A Practical Measure of Offence Seriousness: Sentence Severity

A Practical Measure of Offence Seriousness: Sentence Severity , continued


In most outcome evaluation work, treatment effectiveness is determined by the differential recidivism rates for treated and untreated offenders. Typically, recidivism rates are stated as the proportion of recidivists to the total sample of programme participants over a follow-up period. Recidivism has most often been expressed as a dichotomous variable established by the presence or absence of specific outcome criteria such as further arrests, further convictions or further incarcerations.

Researchers have long recognized the inadequacies of such all-or-none measures and of the recidivism rates derived from them (Maltz, 1984). The usual criticism is that the dichotomous nature of the recidivism variable ignores a substantial amount of relevant information about the recidivistic event. This reduces the ability of researchers to discriminate among groups and lowers the likelihood of being able to assess varying degrees of impact of correctional programmes on individual offender’s post-release performances. For example, the post-release changes stemming from correctional programmes may take the form of a stepwise series of decrements in both quality and quantity of criminal behaviour. It is possible that each successive intervention may have a cumulative effect, with some interventions affecting the types of crimes committed and others affecting the individual’s propensity to commit criminal acts.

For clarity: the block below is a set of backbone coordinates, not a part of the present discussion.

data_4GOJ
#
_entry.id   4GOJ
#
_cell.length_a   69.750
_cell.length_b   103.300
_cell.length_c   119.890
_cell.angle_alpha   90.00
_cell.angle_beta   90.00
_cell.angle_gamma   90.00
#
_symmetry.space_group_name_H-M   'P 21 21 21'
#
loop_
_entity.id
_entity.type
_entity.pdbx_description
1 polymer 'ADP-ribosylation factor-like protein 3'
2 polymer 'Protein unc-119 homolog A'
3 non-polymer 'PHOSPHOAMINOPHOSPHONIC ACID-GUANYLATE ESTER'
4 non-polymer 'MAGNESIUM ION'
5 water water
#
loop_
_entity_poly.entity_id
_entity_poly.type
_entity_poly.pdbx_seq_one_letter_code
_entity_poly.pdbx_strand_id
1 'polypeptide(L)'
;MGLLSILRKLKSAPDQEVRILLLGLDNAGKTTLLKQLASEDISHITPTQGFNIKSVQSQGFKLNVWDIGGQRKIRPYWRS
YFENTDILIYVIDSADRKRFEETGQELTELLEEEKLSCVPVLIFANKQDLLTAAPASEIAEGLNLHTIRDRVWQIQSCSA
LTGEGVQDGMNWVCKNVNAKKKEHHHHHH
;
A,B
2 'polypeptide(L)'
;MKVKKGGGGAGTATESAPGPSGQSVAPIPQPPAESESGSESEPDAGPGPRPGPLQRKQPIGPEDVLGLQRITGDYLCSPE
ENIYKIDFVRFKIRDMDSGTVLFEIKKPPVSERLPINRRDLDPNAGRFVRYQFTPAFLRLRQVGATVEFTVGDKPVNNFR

A number of attempts have been made to develop methods for the measurement of offence seriousness in order to accommodate this sort of thinking. It has been suggested that improved discrimination might be achieved by examining the distribution of failure times represented by time on the street to recidivism. However, the latter approach measures something equivalent to resistance to recidivism rather than recidivism per se. Thus, while resistance to recidivism is in the form of distributed data, it does not provide a measure of offence seriousness.

Measures of offence seriousness are intended either as tools for evaluating correctional outcomes or else as indices of crime in society. Representative of measures for correctional evaluation are scales where the degree of seriousness is expressed as ordinal weights attached to offence descriptions or offence categories (Gendreau & Leipciger, 1978; Keller & Carlson, 1977;Klein, Newman, Weiss & Bibner, 1983; Moberg & Ericson, 1972; Billingham & Thorpe, 1977; Witherspoon, de Valera & Jenkins, 1973). The best representative of scales developed to measure crime in society is the Offence Seriousness Index (Sellin & Wolfgang, 1964).

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